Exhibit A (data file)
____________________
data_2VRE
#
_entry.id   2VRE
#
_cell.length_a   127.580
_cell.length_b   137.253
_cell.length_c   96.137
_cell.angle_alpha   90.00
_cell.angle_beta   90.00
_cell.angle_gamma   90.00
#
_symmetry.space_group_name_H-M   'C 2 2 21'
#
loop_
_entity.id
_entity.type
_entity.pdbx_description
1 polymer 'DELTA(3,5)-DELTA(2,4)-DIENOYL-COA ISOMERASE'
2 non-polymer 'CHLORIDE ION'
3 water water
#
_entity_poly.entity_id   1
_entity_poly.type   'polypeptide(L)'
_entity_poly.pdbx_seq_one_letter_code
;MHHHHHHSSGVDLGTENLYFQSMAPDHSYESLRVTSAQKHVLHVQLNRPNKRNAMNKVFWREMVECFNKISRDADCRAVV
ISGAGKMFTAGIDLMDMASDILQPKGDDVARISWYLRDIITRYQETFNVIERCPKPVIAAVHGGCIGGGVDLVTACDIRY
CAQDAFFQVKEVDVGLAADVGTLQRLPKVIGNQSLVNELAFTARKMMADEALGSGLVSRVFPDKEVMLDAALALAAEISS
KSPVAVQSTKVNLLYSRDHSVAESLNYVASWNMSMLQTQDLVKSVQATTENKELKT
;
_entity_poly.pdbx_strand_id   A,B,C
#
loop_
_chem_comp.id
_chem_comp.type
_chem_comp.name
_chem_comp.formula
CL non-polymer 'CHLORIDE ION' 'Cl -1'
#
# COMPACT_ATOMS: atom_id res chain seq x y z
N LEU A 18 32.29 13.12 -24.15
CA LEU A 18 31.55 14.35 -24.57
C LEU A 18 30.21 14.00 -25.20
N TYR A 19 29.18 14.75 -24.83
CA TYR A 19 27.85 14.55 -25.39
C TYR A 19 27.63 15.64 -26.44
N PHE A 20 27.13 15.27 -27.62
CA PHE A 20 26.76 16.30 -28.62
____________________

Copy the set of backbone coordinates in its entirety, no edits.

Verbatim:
data_2VRE
#
_entry.id   2VRE
#
_cell.length_a   127.580
_cell.length_b   137.253
_cell.length_c   96.137
_cell.angle_alpha   90.00
_cell.angle_beta   90.00
_cell.angle_gamma   90.00
#
_symmetry.space_group_name_H-M   'C 2 2 21'
#
loop_
_entity.id
_entity.type
_entity.pdbx_description
1 polymer 'DELTA(3,5)-DELTA(2,4)-DIENOYL-COA ISOMERASE'
2 non-polymer 'CHLORIDE ION'
3 water water
#
_entity_poly.entity_id   1
_entity_poly.type   'polypeptide(L)'
_entity_poly.pdbx_seq_one_letter_code
;MHHHHHHSSGVDLGTENLYFQSMAPDHSYESLRVTSAQKHVLHVQLNRPNKRNAMNKVFWREMVECFNKISRDADCRAVV
ISGAGKMFTAGIDLMDMASDILQPKGDDVARISWYLRDIITRYQETFNVIERCPKPVIAAVHGGCIGGGVDLVTACDIRY
CAQDAFFQVKEVDVGLAADVGTLQRLPKVIGNQSLVNELAFTARKMMADEALGSGLVSRVFPDKEVMLDAALALAAEISS
KSPVAVQSTKVNLLYSRDHSVAESLNYVASWNMSMLQTQDLVKSVQATTENKELKT
;
_entity_poly.pdbx_strand_id   A,B,C
#
loop_
_chem_comp.id
_chem_comp.type
_chem_comp.name
_chem_comp.formula
CL non-polymer 'CHLORIDE ION' 'Cl -1'
#
# COMPACT_ATOMS: atom_id res chain seq x y z
N LEU A 18 32.29 13.12 -24.15
CA LEU A 18 31.55 14.35 -24.57
C LEU A 18 30.21 14.00 -25.20
N TYR A 19 29.18 14.75 -24.83
CA TYR A 19 27.85 14.55 -25.39
C TYR A 19 27.63 15.64 -26.44
N PHE A 20 27.13 15.27 -27.62
CA PHE A 20 26.76 16.30 -28.62